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Opinion: Wow-worthy? Russia's Newest Airborne Radars Are a Potential Game Changer

Contributor:  Keith Mallon.
Posted:  09/05/2011  12:00:00 AM EDT  | 
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Tags:   Russia | T-50 | AESA | airborne | radar | PAK FA | x band | l band | stealth | J 20 | F-22

This year’s round of air shows left me feeling decidedly unsettled as old certainties just keep on disappearing.

Take, for, instance the recent MAKS 2011, held at Zhukovsky as usual, just outside Moscow. Whereas the 2010 Zhuhai Airshow generated a plethora of coverage from  aviation reporters, this 2011’s MAKS passed by almost unnoticed. That is, if you ignore the rather embarrassing sight of the much vaunted T-50 experiencing a flame out as it rolled down the runway…

Indeed, if ever there were a sign that Russia doesn’t preoccupy Western military minds as it once did, this surely was it.

Thankfully, Robert Wall of Aviation Week was on hand to relay to us some nuggets of useful information from the show. In another sign of changed times, the presence of mocked-up sensors for the new T-50 showed a whole new level of Russian openness.

The presence of both L band and X band radars is worth mentioning, as this is a crucial capability in an aircraft that is due to mix it up with the likes of the F-22 Raptor and F-35. A 2009 article in Air Power Australia speculates on the relative stealthiness of both western aircraft, designed to beat X-band radars as distinct from the lower frequency L band radar on display at MAKS. In short, speculation suggests that L band could be a very useful foil to Western stealth technology.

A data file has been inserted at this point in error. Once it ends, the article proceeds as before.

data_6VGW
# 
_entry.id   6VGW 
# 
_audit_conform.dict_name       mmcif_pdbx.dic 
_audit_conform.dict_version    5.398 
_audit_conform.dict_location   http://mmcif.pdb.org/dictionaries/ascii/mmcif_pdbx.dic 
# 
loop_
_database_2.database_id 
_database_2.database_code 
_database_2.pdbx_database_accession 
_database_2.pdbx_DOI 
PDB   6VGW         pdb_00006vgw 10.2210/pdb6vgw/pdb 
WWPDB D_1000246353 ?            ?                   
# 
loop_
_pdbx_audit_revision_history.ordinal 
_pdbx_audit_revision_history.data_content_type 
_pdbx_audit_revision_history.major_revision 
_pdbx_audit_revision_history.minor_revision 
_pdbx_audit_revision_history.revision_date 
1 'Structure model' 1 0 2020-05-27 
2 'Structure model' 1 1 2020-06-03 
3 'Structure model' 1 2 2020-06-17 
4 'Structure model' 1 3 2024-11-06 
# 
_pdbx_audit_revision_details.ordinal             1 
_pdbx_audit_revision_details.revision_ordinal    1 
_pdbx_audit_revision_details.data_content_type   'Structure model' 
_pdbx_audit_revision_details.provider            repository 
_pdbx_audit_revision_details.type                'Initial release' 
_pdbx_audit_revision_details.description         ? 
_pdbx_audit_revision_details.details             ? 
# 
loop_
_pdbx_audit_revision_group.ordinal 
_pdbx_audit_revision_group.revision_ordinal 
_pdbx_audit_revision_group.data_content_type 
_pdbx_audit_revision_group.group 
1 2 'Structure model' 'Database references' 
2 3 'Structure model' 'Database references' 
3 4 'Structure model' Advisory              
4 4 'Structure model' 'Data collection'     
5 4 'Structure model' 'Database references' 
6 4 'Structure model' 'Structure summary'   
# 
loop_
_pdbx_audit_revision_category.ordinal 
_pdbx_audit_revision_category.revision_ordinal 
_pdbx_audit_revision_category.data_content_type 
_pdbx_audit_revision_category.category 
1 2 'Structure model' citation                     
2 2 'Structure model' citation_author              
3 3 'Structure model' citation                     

It is possible for L-band AESAs to be installed in the leading edges of the LEX or wings on
the T-50. Image: Allocer, MAKS Airshow
 

The question that is certainly worth debating is: if Russian 5th Generation aircraft will include the capability to defeat airborne low-observable technologies; does an aircraft sold on stealth over aerodynamic performance make sense?


Of course, the flip side of the argument is just how stealthy the T-50, itself, actually is. Some camps claim “not very”. Although such debates do remind me of a presentation from the vaults of Defence IQ’s long-forgotten stealth conference (yes, we have vaults here, where the ghosts of PowerPoint past lurk in peace). As recounted by Bill Sweetman here, the Russian Institute of Theoretical and Applied Electromagnetics detailed some of the technologies that were then being developed on the Su-35S.
 
Radar technology develops quickly and, as Sweetman points out, what the Russians were developing at that stage to reduce radar cross section (RCS) had already been placed on many 4th generation Western fighters. But it does point out the ongoing evolution of stealth vs. counter-stealth continuously complicates comparisons between fighters.

One thing that is also of note is that the US Navy is going to endow its Super Hornets with Infra Red Search and Track systems – allowing electro-optical tracking of low observable aircraft under certain circumstances and further altering the playing field between the combat aircraft types.


Keith Mallon. Contributor:   Keith Mallon.


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